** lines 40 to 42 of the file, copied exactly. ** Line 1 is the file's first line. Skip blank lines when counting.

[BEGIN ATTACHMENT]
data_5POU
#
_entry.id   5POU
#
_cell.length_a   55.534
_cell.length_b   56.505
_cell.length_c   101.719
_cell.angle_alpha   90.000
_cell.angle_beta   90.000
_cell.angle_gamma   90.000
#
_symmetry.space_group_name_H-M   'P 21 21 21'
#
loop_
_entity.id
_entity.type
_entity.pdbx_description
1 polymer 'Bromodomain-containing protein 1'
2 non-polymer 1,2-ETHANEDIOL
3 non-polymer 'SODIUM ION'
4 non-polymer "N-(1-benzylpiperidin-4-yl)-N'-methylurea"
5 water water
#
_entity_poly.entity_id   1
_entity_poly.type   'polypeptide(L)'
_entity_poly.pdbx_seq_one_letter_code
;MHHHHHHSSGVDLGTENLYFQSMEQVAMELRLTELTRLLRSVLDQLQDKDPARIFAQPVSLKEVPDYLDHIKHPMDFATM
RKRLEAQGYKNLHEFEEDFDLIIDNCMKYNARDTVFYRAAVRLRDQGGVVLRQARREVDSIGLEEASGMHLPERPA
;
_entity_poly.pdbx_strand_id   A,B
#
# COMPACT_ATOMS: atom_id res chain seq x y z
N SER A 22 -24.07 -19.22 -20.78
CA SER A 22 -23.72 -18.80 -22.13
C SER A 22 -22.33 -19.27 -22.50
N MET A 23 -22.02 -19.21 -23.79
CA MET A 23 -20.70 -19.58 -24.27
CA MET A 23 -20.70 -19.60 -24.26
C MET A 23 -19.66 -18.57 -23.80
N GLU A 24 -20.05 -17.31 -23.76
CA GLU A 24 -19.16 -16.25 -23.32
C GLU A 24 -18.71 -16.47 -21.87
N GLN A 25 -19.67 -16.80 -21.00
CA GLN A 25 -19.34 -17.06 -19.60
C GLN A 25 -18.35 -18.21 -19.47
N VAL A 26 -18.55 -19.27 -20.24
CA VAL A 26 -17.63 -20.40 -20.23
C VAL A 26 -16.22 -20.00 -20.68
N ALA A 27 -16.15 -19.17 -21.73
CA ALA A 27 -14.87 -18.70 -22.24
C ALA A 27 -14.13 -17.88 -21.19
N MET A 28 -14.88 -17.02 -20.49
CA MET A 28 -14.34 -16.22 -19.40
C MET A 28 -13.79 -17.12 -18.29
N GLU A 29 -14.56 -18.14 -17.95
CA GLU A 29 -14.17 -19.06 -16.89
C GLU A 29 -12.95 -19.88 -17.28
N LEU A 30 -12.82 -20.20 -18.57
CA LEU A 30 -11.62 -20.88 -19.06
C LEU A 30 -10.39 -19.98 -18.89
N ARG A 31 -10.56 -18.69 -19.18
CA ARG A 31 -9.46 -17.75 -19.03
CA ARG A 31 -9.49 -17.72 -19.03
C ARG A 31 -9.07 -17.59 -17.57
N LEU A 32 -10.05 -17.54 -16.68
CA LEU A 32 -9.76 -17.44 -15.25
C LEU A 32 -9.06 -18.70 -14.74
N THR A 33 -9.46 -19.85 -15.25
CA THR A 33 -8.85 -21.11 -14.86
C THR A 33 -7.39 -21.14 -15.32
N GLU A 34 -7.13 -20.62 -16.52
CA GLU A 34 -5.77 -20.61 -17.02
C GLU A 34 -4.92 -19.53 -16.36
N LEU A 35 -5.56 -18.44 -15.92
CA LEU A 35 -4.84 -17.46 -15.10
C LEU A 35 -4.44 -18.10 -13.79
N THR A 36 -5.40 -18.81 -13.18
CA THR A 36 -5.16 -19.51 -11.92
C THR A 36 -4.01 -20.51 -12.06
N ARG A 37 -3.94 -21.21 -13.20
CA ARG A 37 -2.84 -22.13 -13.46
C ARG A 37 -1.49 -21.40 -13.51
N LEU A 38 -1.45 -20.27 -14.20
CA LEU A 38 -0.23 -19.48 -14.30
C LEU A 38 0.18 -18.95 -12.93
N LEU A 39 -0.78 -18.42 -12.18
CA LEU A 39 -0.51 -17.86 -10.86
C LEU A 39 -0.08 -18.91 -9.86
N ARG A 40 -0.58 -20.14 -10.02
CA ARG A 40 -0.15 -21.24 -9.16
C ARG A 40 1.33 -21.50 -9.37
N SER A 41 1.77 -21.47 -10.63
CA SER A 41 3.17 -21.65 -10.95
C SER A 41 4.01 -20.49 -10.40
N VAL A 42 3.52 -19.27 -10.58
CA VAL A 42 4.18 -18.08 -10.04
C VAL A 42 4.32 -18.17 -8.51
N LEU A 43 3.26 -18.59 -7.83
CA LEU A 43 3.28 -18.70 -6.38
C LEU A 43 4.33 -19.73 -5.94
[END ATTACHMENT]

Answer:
N GLU A 24 -20.05 -17.31 -23.76
CA GLU A 24 -19.16 -16.25 -23.32
C GLU A 24 -18.71 -16.47 -21.87